Maybe some of the stuff I enjoy in my home life doesn't really need to be shared with my co-workers. This may sound silly to most, but I worked at a company that was very "family oriented" (funny, I worked more overtime there than anywhere else). This company frowned upon consuming alcohol, even in our personal lives. If we spoke about drinking over the weekend we generally received shunning and evil-eye stares from those who heard the conversation. What if the advertisements show skimpy girls and deals on liqueur because I visited a bar over the weekend?
This kind of thing meshes all parts of my life together and gives people the ability to know things about me that I don't want them to know about. That's what's wrong about this for me.
Utah Governor 'Honored' With Blackhole Award
I think the part that doesn't make sense is that Bush is responsible for the actions of those under him but Obama isn't. Bush never comes out and says "hey, we've got an open thing going on here!" and then continues to stall or deny FOIA requests. He just never says transparent in the first place and you liken that to them being the problem.
On the flip side of that coin, Obama says "Hey, we're going to make things transparent" and _nothing_ changed. The difference is you think Obama is not responsible for his subordinates but Bush is. Hence, "LOL WUT".
FWIW, I don't like either policy.
Boxee Box Matures; Another Look At the Platform
There is- it's a fork of XBMC called MediaPortal. It has DVR support and tv-over-ip support for running one major DVR and a bunch of clients.
If you want boxee to be a DVR, you're missing the point of boxee altogether. Boxee's point is to display all the media content from the Internet on a 10-ft interface.
Professor Rejects Camera Implanted In His Head
People listening/paying or not is not a defining attribute to being an art critic. It is to being a popular art critic, but not just being an art critic (or critic of anything else, for that matter). If the audience is only himself, he is still a critic.
Just as it is completely in the "artist's" right to call it art, it is in our individual rights to determine if we consider it art. And likewise it is up to the population as a whole to determine if it is important or inane art.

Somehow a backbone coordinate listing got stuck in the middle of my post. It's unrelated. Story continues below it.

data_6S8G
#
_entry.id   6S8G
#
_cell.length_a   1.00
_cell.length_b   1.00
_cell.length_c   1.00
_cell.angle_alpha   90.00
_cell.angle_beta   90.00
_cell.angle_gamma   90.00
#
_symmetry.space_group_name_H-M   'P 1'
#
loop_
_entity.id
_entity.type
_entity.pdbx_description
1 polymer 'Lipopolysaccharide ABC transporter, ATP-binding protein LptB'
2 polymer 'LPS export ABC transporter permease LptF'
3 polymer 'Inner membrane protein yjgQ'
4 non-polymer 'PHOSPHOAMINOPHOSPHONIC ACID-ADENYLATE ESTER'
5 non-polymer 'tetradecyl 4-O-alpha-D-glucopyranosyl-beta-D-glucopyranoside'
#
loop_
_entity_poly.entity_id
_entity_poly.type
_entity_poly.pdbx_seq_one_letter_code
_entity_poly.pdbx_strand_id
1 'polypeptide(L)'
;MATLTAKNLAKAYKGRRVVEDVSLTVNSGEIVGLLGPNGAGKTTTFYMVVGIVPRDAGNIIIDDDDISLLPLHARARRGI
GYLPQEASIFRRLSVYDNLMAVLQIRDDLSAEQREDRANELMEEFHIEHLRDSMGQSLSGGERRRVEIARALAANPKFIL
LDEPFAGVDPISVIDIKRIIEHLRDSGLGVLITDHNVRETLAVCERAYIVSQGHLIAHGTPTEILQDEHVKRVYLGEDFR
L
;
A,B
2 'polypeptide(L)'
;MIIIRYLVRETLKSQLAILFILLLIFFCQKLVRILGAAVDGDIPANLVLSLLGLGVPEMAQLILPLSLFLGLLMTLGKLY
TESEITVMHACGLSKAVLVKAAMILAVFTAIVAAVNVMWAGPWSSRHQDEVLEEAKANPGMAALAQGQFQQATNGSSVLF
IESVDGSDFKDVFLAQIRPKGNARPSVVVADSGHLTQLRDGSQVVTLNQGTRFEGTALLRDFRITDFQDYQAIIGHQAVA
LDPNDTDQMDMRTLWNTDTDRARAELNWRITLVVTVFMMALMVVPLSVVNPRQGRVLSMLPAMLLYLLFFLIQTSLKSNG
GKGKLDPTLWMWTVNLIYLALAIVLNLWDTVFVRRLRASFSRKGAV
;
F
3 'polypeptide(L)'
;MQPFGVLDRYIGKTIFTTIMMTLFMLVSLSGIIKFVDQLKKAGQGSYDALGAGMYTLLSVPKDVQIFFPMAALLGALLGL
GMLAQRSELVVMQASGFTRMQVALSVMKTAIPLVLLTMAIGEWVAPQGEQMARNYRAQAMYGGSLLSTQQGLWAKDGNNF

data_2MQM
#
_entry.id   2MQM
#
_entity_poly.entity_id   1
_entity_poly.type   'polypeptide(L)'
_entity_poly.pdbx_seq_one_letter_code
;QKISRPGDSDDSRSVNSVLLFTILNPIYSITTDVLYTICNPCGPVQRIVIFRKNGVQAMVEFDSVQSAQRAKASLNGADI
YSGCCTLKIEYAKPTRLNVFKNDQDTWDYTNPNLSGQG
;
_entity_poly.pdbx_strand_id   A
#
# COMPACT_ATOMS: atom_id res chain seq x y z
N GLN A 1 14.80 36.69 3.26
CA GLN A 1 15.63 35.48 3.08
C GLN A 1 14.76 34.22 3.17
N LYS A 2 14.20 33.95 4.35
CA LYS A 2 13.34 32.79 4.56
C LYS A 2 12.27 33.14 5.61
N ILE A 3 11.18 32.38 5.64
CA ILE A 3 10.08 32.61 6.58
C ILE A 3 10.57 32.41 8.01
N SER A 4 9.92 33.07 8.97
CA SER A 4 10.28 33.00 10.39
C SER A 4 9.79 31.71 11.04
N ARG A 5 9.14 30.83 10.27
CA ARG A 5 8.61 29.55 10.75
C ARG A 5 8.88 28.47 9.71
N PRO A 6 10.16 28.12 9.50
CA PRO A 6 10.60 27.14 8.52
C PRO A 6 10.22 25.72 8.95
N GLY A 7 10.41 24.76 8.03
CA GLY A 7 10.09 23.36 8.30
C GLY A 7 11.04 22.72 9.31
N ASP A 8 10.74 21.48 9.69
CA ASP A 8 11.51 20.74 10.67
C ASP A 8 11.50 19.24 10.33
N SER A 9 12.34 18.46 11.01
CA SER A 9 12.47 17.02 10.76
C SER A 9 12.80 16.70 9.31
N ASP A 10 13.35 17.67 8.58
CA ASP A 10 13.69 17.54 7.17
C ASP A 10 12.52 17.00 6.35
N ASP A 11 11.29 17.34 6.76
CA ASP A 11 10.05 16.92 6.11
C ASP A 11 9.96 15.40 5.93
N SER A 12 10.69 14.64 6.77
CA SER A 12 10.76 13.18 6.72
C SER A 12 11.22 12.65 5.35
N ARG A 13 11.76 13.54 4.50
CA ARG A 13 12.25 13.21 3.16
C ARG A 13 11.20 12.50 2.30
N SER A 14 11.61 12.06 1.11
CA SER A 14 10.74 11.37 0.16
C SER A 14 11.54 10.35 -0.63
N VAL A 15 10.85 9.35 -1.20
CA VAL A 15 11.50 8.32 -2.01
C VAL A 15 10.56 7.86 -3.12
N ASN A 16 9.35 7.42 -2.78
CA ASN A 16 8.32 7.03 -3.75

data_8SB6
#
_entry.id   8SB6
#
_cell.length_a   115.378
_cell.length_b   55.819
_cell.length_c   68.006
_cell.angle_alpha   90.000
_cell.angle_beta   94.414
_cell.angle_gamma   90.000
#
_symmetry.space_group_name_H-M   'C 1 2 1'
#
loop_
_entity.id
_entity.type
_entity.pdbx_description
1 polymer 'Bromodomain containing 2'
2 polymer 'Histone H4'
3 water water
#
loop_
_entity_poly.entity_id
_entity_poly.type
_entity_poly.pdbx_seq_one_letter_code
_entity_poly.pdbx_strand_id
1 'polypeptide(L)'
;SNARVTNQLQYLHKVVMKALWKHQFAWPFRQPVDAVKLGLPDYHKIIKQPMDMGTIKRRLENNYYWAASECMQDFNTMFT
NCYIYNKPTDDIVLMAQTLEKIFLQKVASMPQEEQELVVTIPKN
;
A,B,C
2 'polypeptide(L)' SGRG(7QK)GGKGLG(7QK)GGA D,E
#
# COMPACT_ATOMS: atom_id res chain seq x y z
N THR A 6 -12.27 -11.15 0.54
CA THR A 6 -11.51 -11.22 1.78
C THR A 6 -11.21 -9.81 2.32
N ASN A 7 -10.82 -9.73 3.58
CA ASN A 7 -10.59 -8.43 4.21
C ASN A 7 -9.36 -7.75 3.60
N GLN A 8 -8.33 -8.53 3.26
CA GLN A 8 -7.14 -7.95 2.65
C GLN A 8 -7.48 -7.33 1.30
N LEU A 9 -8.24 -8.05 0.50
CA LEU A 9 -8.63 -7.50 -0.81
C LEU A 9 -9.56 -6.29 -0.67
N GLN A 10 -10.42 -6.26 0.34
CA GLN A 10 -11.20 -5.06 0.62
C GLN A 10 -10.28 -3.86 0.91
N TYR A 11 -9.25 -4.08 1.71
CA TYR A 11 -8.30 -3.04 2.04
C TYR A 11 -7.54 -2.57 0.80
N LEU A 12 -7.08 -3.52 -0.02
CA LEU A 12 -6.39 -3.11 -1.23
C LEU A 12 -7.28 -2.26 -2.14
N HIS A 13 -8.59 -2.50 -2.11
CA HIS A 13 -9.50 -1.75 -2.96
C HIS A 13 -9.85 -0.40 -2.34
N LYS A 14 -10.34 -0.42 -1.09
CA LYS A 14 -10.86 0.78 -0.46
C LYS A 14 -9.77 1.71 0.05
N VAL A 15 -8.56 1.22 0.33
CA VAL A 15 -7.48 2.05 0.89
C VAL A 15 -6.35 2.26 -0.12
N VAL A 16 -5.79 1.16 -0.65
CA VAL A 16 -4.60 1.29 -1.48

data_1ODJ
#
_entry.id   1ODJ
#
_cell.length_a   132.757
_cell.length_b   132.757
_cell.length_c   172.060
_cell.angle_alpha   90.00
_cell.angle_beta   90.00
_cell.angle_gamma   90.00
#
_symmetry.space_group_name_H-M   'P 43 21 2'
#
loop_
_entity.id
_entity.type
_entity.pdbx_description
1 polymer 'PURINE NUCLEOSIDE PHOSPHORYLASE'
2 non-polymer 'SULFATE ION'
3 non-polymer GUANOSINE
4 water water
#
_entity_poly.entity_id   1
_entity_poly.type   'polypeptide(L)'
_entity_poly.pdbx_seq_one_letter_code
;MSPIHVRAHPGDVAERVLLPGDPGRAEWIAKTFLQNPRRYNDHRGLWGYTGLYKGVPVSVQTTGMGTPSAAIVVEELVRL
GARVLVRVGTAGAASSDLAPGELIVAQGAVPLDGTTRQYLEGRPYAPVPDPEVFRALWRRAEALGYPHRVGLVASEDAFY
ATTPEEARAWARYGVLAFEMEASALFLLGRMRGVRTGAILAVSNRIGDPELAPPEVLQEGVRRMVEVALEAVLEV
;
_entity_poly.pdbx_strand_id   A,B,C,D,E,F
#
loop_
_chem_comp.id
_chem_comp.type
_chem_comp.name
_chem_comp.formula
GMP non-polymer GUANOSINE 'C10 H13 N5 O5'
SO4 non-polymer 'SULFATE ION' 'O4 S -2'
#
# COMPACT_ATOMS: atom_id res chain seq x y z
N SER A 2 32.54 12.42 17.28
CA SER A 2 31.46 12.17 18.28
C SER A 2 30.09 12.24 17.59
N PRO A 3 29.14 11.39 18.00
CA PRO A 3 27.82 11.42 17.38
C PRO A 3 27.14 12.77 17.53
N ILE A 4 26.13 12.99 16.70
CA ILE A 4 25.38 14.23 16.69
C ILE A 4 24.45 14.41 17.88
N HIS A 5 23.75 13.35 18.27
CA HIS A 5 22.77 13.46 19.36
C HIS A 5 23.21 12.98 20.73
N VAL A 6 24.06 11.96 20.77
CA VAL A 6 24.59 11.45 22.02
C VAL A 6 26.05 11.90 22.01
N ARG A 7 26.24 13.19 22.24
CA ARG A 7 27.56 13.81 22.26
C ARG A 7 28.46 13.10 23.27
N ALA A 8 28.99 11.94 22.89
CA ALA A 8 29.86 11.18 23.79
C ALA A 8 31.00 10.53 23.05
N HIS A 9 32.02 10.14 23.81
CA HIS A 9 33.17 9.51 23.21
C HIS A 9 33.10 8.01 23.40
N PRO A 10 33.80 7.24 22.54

Personally, I consider this inane.
Motorola's XOOM Tablet To Cost $799; Wi-Fi Requires 3G Activation?
I always felt the webOS was just a little too small for that screen the crammed it into. I personally found the one-button escape to be similar to my iPhone, but swiping through the open cards much easier. And the touch screen on the Pre was about as on-par as you can get to the Apple devices (Android devices have yet to come near those two on touch "smoothness").
I am hoping for a entry-level device as opposed to the premium spec'd one. Mostly because for what Apple has spec'd for the iPad, the competitors seem to be $100-200 more for similar devices. Motorola had the name in 2001 if they wanted to push a "premium" device like this, but after a horrible run of RAZR's, ROKR's, and mediocre Droids, this new device seems outpriced for what you get. If they can put a $300 webOS device (maybe a 7" or 8"?) with good enough performance and onboard h.264 rendering (and Netflix, the de-facto streaming standard), they have a good chance at winning my dollars vs. Apple's devices.
Usage Based Billing In Canada To Be Rescinded
I think the bigger issue isn't that it will be 10 cents per GB, but closer to 10 dollars per GB. We, the customer, are at their mercy for billing. Because of the government-granted monopolies in many areas and borderline collusion on pricing, there isn't anywhere for customers to go to get better products or services.
And with the other metered services you mention, the user is depriving someone else from using those items. They are physical, tangible things (including electricity because of what it takes to generate). Network packets aren't depriving someone else of their usage in any reasonable sense. The only thing they require after the line is laid is the electricity, which is already a metered item